How to Use SketchUp for Electrical Diagrams

by Grahame Turner ; Updated September 28, 2017

Google SketchUp is a 3-D modeling program available for free, which makes it a tempting alternative to more expensive applications like AutoCAD. You can use it to make buildings, furniture and even circuit diagrams — although SketchUp isn’t the perfect solution for something like diagrams. Bear in mind that SketchUp models are in 3-D while circuit diagrams are represented in 2-D. Thus, it may be simpler to use another program if you have the option.

Download and install the Electrical Components model (see Resources) to your SketchUp folder. Alternatively, you can use similar or more complete collections, if available. You will use this file as a template for the components.

Run SketchUp. If you don't already have a copy on your computer, you can find the program under Resources. Open the Components model in SketchUp.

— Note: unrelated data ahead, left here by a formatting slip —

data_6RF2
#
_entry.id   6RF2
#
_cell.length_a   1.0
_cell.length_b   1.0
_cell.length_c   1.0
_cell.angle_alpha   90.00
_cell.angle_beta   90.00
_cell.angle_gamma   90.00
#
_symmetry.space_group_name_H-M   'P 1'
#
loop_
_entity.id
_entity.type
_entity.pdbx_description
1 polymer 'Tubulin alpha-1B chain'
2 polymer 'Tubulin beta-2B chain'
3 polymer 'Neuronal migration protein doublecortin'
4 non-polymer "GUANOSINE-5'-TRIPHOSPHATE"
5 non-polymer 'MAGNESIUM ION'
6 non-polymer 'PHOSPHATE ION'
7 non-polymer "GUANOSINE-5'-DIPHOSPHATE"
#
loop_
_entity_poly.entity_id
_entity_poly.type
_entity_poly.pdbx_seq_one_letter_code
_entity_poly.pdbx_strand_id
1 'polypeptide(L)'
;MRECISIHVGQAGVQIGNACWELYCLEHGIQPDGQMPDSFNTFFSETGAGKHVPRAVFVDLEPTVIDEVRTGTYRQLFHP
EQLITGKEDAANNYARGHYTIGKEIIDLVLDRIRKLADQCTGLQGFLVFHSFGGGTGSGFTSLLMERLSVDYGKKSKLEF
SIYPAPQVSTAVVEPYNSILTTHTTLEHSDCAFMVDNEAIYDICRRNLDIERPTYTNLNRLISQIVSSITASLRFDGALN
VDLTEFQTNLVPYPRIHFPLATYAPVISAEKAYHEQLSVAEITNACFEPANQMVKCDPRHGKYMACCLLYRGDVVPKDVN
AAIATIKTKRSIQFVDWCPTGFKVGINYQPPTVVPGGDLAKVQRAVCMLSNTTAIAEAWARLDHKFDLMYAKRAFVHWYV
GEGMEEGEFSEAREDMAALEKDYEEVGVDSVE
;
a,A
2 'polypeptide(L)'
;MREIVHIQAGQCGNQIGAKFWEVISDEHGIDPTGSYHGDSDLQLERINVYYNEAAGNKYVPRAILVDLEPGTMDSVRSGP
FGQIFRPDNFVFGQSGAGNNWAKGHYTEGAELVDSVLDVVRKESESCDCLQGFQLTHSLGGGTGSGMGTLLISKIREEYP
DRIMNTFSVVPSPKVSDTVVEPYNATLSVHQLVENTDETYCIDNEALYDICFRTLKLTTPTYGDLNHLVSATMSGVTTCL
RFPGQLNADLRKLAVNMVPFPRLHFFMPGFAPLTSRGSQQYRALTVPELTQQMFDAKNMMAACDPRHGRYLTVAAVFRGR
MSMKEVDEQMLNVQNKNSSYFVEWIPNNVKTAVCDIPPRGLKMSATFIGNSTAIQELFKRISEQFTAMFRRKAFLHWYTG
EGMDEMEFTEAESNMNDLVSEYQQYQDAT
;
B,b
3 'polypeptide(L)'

Save the model as a new file, using the "Save As..." function. This will allow you to make changes without altering the components template that you have downloaded.

Draw a large, flat surface for you to draw your circuit diagram by using the "Draw" or "Rectangle" tools.

Bring a component you need from the template to your blank diagram by using the "Copy" and "Paste” tools. If you need to orient the component differently, use the "Rotate" tool.

Use the "Draw" tool to draw in the connecting wires from one component to the next. Repeat copying, pasting and adding lines to draw the complete diagram.

Erase the component template, resize your blank diagram if needed, and add any notes or call-outs you feel are necessary to finalize the diagram.

Tip

  • Since you're working in an open 3-D environment, you can move and organize the templates and blank circuit diagrams in a way that will make your space the most efficient and comfortable for you.

    You can copy and paste the template into a blank SketchUp project, if you prefer.

About the Author

Grahame Turner has worked as a freelance writer since 2009 and a freelance reporter since 2010 for Wellesley Patch and Jamaica Plain Patch in Massachusetts. He also works part-time as a bookseller at the Northeastern University bookstore. He is a Northeastern University graduate with a Bachelor of Arts in English.

Photo Credits

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